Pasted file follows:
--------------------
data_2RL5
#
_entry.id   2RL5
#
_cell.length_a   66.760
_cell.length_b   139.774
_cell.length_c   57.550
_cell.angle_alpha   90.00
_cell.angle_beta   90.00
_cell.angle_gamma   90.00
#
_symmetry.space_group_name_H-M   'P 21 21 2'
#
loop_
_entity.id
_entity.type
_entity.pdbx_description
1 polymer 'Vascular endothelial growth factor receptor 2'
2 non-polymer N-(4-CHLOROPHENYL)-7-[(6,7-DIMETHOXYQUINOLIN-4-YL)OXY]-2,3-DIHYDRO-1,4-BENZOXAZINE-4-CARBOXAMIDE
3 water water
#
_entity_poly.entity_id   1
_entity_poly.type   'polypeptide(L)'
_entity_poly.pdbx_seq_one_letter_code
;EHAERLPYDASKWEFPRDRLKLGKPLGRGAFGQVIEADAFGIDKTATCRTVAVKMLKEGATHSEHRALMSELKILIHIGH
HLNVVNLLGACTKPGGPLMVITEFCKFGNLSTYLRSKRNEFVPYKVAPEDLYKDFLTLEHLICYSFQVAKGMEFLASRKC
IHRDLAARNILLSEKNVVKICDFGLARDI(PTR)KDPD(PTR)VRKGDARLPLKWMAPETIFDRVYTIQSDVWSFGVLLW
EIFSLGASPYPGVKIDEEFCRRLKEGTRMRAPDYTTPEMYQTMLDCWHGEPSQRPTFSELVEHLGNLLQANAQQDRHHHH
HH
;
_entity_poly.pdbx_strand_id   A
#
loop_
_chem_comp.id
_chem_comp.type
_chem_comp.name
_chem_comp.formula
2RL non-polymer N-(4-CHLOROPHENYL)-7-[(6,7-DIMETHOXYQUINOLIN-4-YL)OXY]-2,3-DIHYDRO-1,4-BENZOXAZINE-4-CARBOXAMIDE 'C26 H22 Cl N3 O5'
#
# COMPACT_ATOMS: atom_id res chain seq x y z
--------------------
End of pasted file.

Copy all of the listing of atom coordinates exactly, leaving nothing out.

data_2RL5
#
_entry.id   2RL5
#
_cell.length_a   66.760
_cell.length_b   139.774
_cell.length_c   57.550
_cell.angle_alpha   90.00
_cell.angle_beta   90.00
_cell.angle_gamma   90.00
#
_symmetry.space_group_name_H-M   'P 21 21 2'
#
loop_
_entity.id
_entity.type
_entity.pdbx_description
1 polymer 'Vascular endothelial growth factor receptor 2'
2 non-polymer N-(4-CHLOROPHENYL)-7-[(6,7-DIMETHOXYQUINOLIN-4-YL)OXY]-2,3-DIHYDRO-1,4-BENZOXAZINE-4-CARBOXAMIDE
3 water water
#
_entity_poly.entity_id   1
_entity_poly.type   'polypeptide(L)'
_entity_poly.pdbx_seq_one_letter_code
;EHAERLPYDASKWEFPRDRLKLGKPLGRGAFGQVIEADAFGIDKTATCRTVAVKMLKEGATHSEHRALMSELKILIHIGH
HLNVVNLLGACTKPGGPLMVITEFCKFGNLSTYLRSKRNEFVPYKVAPEDLYKDFLTLEHLICYSFQVAKGMEFLASRKC
IHRDLAARNILLSEKNVVKICDFGLARDI(PTR)KDPD(PTR)VRKGDARLPLKWMAPETIFDRVYTIQSDVWSFGVLLW
EIFSLGASPYPGVKIDEEFCRRLKEGTRMRAPDYTTPEMYQTMLDCWHGEPSQRPTFSELVEHLGNLLQANAQQDRHHHH
HH
;
_entity_poly.pdbx_strand_id   A
#
loop_
_chem_comp.id
_chem_comp.type
_chem_comp.name
_chem_comp.formula
2RL non-polymer N-(4-CHLOROPHENYL)-7-[(6,7-DIMETHOXYQUINOLIN-4-YL)OXY]-2,3-DIHYDRO-1,4-BENZOXAZINE-4-CARBOXAMIDE 'C26 H22 Cl N3 O5'
#
# COMPACT_ATOMS: atom_id res chain seq x y z